Jump to content
  • William Maley
    William Maley

    Guangzhou Auto Wants To Strengthen Their Relationship With FCA

      FCA and GAC, sitting in the tree

    Seven years ago, Chinese automaker Guangzhou Automobile Group (GAC) entered into a joint venture Fiat Chrysler Automobiles. Currently, the joint venture locally builds the Cherokee, Compass, and Renegade. The venture also imports the Grand Cherokee and Wrangler for Chinese buyers. It has proven to be successful as the venture saw its sales triple to nearly 150,000 vehicles in 2016. Because of this, GAC wants to strengthen their ties with FCA.

    "GAC has a real interest in deepening relations with Fiat Chrysler to expand outside China, especially in the U.S. Fiat hasn’t been able so far to catch up with competitors in China, so there is much room to improve," said Vincenzo Longo, a strategist at IG Markets in Milan.

    In an interview with Bloomberg, GAC President Feng Xingya said the two automakers are in discussions about deepening their partnership. The key items being focused in the discussions include models, production, and sales targets. Xingya also hinted that GAC wanted to work FCA in the U.S. when it plans to launch their unfortunately named Trumpchi brand by 2019.

     “We are very satisfied with our cooperation with FCA. We have yet to reach a conclusion on how to cooperate with FCA when we begin manufacturing in the U.S., and we have also not begun discussions with other Chinese automakers on whether to make cars together in the U.S,” said Xingya.

    Source: Bloomberg

    Edited by William Maley

    User Feedback

    Recommended Comments

    Trumpchi Auto brand? :huh:

    Really? :o

    :roflmao:

    Talk about coming into an Auto market with a looser of a name. They so need to rethink the marketing and branding of their auto's. 

    They would be better off just merging with FCA or buying them out and using the US branded names as a minimal select group would buy a Trumpchi brand not to mention I am sure Trump would sue about his name being used.

    :fryingpan:

    Link to comment
    Share on other sites


    Join the conversation

    You can post now and register later. If you have an account, sign in now to post with your account.
    Note: Your post will require moderator approval before it will be visible.

    Guest
    Add a comment...

    ×   Pasted as rich text.   Paste as plain text instead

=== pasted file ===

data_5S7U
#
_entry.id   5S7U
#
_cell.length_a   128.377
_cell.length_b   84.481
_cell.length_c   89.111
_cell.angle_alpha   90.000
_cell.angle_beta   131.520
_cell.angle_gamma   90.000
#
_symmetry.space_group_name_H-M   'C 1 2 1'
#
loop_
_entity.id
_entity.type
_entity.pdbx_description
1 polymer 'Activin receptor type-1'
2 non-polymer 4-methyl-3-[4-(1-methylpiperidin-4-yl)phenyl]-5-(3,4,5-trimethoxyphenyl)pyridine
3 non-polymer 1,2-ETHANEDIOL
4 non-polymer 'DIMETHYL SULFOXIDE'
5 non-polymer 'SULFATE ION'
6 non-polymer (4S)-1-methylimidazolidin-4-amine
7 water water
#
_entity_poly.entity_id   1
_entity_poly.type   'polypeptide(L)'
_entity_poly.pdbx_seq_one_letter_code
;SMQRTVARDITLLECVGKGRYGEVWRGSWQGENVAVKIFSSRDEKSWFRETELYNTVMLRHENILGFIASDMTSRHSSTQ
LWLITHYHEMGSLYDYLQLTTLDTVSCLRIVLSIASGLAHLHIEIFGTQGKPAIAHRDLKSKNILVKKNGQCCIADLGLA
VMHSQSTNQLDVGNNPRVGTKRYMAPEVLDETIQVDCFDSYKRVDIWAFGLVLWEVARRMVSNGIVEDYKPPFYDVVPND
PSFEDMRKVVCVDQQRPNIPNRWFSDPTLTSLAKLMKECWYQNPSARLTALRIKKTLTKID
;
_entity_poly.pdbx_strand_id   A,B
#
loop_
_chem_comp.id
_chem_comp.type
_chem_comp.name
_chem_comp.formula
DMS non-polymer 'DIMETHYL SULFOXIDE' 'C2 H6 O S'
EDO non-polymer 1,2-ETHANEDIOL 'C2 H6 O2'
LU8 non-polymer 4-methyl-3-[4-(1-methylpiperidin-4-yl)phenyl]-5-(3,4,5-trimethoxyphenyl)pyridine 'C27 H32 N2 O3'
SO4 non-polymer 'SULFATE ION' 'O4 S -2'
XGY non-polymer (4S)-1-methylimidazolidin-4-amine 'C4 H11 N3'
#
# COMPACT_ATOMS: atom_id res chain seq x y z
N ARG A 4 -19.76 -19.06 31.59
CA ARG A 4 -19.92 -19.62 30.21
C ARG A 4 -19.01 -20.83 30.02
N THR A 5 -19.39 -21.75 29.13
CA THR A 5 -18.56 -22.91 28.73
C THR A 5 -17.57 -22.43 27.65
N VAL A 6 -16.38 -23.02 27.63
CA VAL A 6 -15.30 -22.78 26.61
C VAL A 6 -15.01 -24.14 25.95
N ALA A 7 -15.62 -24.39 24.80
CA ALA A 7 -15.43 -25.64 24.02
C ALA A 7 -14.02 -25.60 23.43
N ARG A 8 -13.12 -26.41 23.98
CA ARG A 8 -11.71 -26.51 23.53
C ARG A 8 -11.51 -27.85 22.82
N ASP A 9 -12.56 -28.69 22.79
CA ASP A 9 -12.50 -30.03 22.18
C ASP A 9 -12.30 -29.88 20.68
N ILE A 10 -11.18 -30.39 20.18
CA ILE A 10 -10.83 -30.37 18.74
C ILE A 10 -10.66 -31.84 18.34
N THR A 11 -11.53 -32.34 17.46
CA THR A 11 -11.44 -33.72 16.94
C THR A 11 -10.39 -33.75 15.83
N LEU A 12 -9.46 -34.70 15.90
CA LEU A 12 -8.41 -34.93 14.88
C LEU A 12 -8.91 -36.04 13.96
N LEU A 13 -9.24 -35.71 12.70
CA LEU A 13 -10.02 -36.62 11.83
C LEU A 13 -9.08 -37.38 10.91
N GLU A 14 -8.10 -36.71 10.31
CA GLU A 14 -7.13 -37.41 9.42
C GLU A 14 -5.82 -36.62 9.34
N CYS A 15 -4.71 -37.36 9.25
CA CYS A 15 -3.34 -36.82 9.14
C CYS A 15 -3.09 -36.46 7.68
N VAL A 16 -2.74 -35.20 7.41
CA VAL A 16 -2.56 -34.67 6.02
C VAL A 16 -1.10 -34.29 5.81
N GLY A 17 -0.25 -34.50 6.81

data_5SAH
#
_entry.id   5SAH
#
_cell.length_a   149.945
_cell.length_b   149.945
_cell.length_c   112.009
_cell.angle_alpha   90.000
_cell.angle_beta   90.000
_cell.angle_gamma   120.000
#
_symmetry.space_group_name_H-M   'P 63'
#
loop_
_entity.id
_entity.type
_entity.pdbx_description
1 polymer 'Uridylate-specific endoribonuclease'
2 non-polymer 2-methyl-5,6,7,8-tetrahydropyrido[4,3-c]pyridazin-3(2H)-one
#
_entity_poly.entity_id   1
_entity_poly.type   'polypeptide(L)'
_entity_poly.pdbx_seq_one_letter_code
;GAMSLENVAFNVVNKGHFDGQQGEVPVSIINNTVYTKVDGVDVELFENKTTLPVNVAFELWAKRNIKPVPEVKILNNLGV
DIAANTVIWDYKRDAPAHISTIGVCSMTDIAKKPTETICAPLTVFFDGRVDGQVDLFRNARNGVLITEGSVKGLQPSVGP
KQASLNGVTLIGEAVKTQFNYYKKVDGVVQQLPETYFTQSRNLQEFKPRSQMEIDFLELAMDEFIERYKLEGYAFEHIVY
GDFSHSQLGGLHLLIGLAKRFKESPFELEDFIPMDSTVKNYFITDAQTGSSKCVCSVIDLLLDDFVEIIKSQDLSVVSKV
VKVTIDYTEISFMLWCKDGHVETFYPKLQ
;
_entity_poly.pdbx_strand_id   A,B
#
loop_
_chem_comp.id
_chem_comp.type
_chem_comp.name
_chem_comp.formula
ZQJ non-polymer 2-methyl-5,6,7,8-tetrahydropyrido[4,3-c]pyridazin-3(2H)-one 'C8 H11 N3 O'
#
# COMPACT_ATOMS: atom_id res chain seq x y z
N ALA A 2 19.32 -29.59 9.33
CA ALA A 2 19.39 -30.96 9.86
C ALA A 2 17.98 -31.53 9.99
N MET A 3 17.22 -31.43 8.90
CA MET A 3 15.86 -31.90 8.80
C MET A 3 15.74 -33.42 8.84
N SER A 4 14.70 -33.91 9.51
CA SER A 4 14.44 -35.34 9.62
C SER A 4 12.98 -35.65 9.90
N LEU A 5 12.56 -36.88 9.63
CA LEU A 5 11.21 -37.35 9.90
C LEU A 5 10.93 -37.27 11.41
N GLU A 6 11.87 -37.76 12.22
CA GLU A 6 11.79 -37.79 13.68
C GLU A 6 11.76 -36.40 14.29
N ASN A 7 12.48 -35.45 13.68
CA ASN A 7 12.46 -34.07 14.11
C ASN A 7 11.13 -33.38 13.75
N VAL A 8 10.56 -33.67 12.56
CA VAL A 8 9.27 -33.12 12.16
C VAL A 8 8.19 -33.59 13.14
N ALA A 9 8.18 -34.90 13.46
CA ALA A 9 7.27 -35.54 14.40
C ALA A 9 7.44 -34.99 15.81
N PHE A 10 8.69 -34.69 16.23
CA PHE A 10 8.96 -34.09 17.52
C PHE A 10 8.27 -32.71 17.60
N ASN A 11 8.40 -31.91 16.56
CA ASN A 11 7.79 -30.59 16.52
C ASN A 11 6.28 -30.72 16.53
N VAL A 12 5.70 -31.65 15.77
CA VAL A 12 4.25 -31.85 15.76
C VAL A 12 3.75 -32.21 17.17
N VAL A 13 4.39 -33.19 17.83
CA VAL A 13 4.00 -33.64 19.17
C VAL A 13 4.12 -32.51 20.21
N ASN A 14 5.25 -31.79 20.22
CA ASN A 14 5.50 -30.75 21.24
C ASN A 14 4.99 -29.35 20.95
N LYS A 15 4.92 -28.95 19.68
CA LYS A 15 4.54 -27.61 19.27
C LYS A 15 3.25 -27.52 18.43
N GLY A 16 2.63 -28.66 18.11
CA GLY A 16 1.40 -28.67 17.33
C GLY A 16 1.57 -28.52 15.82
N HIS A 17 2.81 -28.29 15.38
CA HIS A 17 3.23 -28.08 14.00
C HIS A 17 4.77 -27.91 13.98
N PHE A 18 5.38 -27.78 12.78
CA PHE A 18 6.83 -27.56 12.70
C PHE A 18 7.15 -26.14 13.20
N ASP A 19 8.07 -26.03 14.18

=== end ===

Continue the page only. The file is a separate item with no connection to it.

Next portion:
Only 75 emoji are allowed.

    ×   Your link has been automatically embedded.   Display as a link instead

    ×   Your previous content has been restored.   Clear editor

    ×   You cannot paste images directly. Upload or insert images from URL.




  • Similar Content

    • By William Maley
      Future small cars from Fiat Chrysler Automobiles will not be using an updated version of their small car platform. Instead, they'll be underpinned by PSA Group's Common Modular Platform (CMP).
      Automotive News obtained a letter sent by FCA to suppliers in July stating "to immediately stop any research, development and tooling construction activities on future B-segment (small/subcompact) cars." These include the Fiat 500 and Jeep Renegade to give some context. The letter goes on to say it is moving to CMP and that vehicles based on this will be built at the company's Tychy, Poland plant - home to 500 and Lancia Yplilon production. 
      FCA had already put a stop, albeit a temporary one on developing parts for the five new small cars that were destined to use this platform due to COVID-19. There will be one model that will move forward on this orphaned platform - the upcoming 500 electric for Europe.
      As for CMP, this underpins the Peugeot 208 and 2008; Opel/Vauxhall Corsa, Mokka; and the DS3 Crossback. It allows for both combustion and electric powertrains.
      Moving to CMP is another step towards FCA and PSA Group's merger to become Stellantis. It is unclear whether or not the U.S. will see any of the new models that will use CMP from FCA's brands.
      Source: Automotive News (Subscription Required)

      View full article
    • By William Maley